The World’s First Celebrity Athlete
Part of Babe Ruth’s influence can be attributed to the fact that his most successful years were during the “Roaring 20’s”. It was a time in American culture where society admired and flocked to exuberance on all levels. The U.S. had recently won World War I and America emerged into a period of great pride, a booming economy and a mentality of consumption. It was also the time when mass media (radio and newspapers) really started to have a big effect on culture in the U.S. Communications reached new levels of efficiency and local stories easily became national stories.
Given Babe’s prominence both on and off the field, he became an icon for America’s greatness and passion for living. The message of the legendary Babe Ruth was conveyed throughout the country and the world. As Tom Stanton, a baseball historian and author, has said, “It’s difficult to convey to people today just how popular a sports figure Babe really was in American history. He’s the most mythologized figure in American sports history – a huge icon. Of all the colorful figures that existed during the 20’s and 30’s, Babe was at the front of the line.”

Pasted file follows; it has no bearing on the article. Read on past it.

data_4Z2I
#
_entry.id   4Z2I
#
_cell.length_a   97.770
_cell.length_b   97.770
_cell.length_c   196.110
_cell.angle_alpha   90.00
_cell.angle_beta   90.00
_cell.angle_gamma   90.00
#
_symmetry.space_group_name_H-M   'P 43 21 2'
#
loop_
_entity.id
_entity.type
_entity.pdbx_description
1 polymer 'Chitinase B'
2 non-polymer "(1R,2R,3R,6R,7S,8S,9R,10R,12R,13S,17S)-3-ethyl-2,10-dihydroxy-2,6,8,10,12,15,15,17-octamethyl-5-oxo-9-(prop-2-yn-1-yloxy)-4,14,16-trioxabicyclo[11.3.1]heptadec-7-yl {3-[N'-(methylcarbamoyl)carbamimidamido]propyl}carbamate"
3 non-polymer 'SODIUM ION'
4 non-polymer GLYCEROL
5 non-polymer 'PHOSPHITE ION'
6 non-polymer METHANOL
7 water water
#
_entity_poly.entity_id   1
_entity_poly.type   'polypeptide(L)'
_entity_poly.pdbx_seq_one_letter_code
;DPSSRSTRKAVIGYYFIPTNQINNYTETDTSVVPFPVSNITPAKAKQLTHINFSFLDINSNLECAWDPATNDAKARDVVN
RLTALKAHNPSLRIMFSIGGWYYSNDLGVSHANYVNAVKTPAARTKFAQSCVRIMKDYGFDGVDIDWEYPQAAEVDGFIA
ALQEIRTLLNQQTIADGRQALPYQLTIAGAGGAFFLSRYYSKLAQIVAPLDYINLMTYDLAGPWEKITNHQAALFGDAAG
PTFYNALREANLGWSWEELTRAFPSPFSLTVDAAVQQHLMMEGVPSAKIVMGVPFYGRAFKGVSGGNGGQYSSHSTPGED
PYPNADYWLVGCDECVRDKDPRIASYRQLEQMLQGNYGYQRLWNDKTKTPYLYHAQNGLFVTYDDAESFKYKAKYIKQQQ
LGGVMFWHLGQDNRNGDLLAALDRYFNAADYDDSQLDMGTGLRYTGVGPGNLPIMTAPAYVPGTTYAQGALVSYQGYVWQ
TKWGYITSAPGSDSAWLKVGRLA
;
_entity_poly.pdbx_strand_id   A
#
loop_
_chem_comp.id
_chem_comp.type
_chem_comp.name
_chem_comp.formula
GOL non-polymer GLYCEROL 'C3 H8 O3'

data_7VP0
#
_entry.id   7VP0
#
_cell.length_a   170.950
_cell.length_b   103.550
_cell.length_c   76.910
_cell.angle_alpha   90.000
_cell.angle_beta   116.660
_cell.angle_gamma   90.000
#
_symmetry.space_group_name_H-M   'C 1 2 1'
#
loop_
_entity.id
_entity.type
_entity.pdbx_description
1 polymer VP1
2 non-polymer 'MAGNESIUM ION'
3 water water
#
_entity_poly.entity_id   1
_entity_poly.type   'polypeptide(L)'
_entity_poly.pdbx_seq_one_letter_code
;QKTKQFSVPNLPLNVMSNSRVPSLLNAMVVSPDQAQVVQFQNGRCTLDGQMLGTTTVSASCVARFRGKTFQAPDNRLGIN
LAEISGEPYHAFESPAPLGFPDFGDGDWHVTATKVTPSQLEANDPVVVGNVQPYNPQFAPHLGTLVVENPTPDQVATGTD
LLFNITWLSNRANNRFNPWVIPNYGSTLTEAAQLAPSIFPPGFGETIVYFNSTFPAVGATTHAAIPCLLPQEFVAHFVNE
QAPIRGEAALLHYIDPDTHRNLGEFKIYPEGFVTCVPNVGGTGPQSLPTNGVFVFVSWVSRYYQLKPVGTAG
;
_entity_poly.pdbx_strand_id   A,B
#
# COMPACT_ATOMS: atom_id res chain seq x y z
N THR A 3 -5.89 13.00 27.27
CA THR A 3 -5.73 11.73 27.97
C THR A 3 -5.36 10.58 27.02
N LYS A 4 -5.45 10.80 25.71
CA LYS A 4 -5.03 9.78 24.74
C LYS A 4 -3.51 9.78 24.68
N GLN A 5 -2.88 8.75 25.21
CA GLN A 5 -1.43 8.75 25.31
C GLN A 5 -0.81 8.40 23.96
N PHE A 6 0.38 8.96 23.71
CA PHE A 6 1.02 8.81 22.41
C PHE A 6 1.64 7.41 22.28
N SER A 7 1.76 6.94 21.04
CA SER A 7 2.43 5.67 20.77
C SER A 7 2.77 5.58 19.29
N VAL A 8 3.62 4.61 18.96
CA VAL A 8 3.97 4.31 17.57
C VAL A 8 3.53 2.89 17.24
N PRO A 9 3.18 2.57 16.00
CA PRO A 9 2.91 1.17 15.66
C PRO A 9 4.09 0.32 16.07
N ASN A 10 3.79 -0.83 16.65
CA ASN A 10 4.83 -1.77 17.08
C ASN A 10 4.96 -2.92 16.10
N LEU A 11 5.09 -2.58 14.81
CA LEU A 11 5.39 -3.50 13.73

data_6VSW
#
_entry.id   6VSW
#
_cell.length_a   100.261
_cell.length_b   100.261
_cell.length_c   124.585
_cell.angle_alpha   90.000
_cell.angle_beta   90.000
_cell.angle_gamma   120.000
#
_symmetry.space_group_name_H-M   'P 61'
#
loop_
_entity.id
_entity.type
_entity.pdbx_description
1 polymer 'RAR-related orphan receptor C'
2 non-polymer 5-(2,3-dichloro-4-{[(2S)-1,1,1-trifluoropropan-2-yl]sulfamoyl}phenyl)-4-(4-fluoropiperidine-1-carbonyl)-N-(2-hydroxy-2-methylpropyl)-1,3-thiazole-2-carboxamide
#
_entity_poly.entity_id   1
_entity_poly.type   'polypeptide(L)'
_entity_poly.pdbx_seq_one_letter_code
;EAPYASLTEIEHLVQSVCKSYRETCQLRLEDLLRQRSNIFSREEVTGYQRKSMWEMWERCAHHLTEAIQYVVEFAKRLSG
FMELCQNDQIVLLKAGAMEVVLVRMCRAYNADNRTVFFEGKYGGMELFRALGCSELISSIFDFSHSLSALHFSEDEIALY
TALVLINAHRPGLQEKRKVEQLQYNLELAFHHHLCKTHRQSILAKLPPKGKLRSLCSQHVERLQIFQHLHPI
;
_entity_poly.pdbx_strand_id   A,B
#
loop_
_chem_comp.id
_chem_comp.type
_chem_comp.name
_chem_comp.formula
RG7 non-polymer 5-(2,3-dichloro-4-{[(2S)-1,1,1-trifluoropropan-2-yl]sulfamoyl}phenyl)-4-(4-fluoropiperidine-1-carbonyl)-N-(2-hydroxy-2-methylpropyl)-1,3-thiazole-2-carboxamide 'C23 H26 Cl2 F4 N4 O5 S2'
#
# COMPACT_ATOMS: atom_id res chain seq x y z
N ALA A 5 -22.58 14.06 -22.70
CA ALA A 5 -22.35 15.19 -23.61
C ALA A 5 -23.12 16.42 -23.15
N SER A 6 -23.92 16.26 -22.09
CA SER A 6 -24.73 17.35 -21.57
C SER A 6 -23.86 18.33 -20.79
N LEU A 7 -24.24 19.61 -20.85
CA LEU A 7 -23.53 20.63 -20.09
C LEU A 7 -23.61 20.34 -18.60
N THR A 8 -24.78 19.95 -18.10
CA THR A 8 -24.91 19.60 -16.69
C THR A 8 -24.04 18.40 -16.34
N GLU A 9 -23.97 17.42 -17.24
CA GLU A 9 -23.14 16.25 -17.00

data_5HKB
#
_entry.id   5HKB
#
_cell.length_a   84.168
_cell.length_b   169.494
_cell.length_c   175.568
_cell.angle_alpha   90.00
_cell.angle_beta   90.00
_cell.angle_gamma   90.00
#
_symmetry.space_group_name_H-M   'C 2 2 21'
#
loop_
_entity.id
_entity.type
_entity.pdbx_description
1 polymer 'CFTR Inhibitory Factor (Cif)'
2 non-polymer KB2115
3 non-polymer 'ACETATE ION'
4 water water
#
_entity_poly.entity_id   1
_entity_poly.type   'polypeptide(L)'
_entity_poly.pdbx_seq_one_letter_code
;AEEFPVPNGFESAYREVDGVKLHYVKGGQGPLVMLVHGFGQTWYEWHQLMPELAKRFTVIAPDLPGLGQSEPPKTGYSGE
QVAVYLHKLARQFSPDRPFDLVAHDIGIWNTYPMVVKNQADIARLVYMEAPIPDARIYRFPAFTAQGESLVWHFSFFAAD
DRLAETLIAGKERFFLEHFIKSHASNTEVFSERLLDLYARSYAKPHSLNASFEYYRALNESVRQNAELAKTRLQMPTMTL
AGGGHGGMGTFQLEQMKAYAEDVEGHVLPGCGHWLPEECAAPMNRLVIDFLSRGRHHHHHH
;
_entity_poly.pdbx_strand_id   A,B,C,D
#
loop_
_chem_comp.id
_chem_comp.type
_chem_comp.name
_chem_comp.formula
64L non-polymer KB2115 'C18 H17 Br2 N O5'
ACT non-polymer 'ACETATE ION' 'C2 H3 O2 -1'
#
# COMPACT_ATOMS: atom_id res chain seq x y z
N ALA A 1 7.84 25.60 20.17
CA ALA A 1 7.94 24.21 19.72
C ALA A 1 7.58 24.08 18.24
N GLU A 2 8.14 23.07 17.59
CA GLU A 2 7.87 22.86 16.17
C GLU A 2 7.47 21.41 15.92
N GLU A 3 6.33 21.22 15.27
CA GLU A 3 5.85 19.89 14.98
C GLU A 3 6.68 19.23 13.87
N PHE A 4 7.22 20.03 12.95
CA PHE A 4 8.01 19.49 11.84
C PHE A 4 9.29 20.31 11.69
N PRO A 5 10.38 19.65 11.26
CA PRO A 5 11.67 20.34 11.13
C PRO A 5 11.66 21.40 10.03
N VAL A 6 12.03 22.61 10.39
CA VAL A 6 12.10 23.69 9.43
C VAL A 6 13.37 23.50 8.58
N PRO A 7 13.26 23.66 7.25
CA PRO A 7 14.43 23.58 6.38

In 1930, Babe made $80,000 a year, which was $5,000 more than the current U.S. President, Herbert Hoover. Given the time-period of the Depression, it was considered by many to be astonishing. When a reporter asked the Babe if he thought that it was right to be making more money than the President, Babe responded, “Why not? I had a better year than he did.” His comment was cocky and confident, mixed with some humor — exactly what America needed and wanted to hear at the time.
It’s clear the impact that he had on the general population when you consider the number of personal and radio appearances made by the Babe, as well as photo images and newspaper articles about him. Probably one of the most notable signs of his celebrity status was the large amount of endorsements that he made, especially considering that the concept of athlete endorsements hadn’t been popularized at this point in American culture. There was no Nike or Reebok to take pro sports stars to this heightened status. Even so, Babe was already there, as evidenced by the advertisements in which Babe appeared. We invite you to sample just some of these ads.